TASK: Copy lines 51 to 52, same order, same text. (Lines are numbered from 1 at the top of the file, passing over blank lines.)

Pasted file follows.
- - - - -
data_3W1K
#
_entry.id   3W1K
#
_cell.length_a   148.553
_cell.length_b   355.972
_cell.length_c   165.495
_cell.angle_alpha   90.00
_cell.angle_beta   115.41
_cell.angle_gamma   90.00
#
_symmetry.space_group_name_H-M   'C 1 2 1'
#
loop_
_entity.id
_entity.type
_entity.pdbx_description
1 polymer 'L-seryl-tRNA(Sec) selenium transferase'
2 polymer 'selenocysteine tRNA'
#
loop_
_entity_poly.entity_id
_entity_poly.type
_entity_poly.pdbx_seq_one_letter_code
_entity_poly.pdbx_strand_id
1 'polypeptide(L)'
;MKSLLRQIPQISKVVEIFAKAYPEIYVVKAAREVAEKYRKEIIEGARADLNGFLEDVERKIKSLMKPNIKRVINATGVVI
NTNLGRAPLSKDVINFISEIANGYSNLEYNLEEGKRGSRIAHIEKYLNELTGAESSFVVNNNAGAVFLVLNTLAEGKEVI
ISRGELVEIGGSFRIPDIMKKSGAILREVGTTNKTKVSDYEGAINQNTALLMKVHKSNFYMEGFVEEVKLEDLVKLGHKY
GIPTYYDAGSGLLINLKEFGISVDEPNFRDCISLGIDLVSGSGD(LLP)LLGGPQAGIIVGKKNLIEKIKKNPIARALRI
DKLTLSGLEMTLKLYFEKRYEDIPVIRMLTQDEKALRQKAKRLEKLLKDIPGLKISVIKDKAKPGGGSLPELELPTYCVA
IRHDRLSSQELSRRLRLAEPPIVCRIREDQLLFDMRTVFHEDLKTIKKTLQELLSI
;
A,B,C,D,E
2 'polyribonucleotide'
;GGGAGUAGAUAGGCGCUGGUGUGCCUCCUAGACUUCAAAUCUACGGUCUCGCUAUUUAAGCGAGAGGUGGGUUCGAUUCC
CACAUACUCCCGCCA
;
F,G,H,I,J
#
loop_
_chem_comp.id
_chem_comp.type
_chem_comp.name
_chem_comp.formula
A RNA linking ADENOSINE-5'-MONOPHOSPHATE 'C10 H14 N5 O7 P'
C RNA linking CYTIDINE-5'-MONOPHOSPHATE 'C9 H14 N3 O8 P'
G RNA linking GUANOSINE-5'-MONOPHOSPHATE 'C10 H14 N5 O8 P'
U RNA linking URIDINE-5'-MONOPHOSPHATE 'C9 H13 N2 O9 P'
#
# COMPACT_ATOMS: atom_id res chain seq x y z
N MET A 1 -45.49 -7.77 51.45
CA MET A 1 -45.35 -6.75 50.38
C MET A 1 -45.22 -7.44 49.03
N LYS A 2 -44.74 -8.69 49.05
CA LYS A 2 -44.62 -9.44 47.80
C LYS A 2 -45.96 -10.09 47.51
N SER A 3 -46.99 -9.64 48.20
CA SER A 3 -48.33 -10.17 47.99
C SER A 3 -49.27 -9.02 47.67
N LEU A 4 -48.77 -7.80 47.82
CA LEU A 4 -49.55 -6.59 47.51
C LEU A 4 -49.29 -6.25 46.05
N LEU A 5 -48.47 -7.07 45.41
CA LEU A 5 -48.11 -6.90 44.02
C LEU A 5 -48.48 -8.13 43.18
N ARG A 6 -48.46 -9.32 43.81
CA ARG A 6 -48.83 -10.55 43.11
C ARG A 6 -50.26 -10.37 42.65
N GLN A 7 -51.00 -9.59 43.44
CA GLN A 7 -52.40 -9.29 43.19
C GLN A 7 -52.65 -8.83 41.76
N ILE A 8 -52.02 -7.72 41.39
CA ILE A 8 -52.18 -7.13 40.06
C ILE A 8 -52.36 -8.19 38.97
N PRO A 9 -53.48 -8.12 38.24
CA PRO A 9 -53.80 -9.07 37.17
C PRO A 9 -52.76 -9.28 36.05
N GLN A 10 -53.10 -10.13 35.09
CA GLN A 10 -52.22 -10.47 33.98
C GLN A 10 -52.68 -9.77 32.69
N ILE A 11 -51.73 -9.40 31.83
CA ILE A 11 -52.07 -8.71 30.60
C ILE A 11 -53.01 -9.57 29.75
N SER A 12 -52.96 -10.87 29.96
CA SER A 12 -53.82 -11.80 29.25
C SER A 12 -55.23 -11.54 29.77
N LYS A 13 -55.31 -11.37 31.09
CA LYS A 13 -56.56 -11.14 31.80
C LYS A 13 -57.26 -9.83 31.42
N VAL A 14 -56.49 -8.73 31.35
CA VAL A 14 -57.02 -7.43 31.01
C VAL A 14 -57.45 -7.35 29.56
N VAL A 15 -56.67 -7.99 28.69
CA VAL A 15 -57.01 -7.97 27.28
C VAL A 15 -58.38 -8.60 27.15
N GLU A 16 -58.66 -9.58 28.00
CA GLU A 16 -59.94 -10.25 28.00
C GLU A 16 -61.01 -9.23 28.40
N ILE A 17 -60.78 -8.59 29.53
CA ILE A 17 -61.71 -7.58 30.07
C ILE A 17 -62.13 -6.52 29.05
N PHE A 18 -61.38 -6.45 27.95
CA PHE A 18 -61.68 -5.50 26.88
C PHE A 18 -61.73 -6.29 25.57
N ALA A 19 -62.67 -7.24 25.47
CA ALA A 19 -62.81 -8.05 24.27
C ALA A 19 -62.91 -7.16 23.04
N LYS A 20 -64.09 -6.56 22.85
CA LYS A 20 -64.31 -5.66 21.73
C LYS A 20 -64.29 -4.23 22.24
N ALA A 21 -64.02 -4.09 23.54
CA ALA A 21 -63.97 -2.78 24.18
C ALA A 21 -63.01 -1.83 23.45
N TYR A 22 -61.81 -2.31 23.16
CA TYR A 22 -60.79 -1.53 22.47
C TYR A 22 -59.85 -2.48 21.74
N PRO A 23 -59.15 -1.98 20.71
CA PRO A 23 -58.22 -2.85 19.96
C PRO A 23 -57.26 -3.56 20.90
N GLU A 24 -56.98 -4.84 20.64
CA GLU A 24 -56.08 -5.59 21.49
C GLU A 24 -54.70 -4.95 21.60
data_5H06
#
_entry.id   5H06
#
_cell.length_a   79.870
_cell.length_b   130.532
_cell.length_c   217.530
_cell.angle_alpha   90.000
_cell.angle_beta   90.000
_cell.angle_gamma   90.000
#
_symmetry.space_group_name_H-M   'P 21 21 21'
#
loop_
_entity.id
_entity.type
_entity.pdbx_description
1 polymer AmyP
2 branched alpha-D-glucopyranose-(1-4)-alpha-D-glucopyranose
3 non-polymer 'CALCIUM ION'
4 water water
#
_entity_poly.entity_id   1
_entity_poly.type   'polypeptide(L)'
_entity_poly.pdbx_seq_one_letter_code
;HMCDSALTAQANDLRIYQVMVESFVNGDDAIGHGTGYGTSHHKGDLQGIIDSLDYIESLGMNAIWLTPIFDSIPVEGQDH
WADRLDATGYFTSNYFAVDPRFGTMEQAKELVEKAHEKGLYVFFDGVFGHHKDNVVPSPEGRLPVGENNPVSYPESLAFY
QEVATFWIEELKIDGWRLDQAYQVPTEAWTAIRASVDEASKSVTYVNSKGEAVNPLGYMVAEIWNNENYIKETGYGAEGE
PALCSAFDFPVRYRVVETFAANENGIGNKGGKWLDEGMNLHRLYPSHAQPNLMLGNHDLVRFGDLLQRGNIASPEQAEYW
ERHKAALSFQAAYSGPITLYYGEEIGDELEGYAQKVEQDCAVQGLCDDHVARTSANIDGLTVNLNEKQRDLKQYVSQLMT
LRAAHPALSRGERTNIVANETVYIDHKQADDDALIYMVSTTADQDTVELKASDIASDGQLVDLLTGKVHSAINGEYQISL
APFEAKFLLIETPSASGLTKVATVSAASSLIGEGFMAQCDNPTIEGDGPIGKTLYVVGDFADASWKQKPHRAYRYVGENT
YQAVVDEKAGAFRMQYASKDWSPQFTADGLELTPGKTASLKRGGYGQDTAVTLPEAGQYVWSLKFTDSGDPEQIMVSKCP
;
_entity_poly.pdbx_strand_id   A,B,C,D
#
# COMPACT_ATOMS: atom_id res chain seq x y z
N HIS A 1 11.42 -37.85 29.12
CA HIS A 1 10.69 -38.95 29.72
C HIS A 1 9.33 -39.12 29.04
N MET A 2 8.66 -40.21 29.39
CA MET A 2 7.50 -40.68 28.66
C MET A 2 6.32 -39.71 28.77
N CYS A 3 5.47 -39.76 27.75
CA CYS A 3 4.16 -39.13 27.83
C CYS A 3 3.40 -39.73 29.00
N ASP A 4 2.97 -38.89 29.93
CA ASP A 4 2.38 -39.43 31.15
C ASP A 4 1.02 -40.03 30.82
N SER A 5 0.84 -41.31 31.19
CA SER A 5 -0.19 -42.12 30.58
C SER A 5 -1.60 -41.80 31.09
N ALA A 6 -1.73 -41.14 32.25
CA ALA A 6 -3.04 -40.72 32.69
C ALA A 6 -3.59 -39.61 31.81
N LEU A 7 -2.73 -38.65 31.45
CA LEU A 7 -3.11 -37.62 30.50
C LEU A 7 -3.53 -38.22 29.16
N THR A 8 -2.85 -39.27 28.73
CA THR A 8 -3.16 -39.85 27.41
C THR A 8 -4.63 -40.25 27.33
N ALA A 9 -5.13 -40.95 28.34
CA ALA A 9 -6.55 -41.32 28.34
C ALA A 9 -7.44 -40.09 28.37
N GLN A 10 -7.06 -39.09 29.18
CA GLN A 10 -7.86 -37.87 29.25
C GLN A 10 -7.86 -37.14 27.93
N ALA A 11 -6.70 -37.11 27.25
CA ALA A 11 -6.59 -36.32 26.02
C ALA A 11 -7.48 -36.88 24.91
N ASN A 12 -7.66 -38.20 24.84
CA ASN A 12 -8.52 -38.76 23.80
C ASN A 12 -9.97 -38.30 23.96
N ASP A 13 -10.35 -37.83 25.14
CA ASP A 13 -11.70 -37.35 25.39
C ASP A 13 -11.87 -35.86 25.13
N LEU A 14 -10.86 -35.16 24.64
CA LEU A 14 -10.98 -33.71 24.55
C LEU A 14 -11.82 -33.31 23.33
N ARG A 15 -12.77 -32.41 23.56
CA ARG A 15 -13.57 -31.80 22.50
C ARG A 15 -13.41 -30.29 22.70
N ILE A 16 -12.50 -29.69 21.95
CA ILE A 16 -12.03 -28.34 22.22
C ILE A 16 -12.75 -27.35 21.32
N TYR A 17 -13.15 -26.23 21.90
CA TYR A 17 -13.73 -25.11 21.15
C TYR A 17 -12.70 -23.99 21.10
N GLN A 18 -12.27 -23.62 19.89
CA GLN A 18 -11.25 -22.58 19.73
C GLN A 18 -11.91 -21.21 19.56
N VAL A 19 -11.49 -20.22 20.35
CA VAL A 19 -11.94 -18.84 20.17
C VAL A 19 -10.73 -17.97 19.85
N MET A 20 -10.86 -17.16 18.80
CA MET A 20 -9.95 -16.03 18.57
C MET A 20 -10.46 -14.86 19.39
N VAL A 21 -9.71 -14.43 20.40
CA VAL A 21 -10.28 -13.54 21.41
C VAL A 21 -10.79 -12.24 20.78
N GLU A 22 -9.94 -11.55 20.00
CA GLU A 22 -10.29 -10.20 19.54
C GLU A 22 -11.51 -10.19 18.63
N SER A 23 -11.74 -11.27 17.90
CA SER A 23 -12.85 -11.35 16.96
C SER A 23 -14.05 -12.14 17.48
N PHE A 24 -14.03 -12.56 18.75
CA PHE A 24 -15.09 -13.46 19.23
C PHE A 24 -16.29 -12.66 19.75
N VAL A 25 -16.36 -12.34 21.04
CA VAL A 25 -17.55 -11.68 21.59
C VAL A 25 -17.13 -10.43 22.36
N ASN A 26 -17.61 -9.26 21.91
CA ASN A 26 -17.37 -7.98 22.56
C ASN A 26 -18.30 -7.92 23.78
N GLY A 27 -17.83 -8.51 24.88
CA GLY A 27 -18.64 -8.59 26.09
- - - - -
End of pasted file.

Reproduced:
# COMPACT_ATOMS: atom_id res chain seq x y z
N MET A 1 -45.49 -7.77 51.45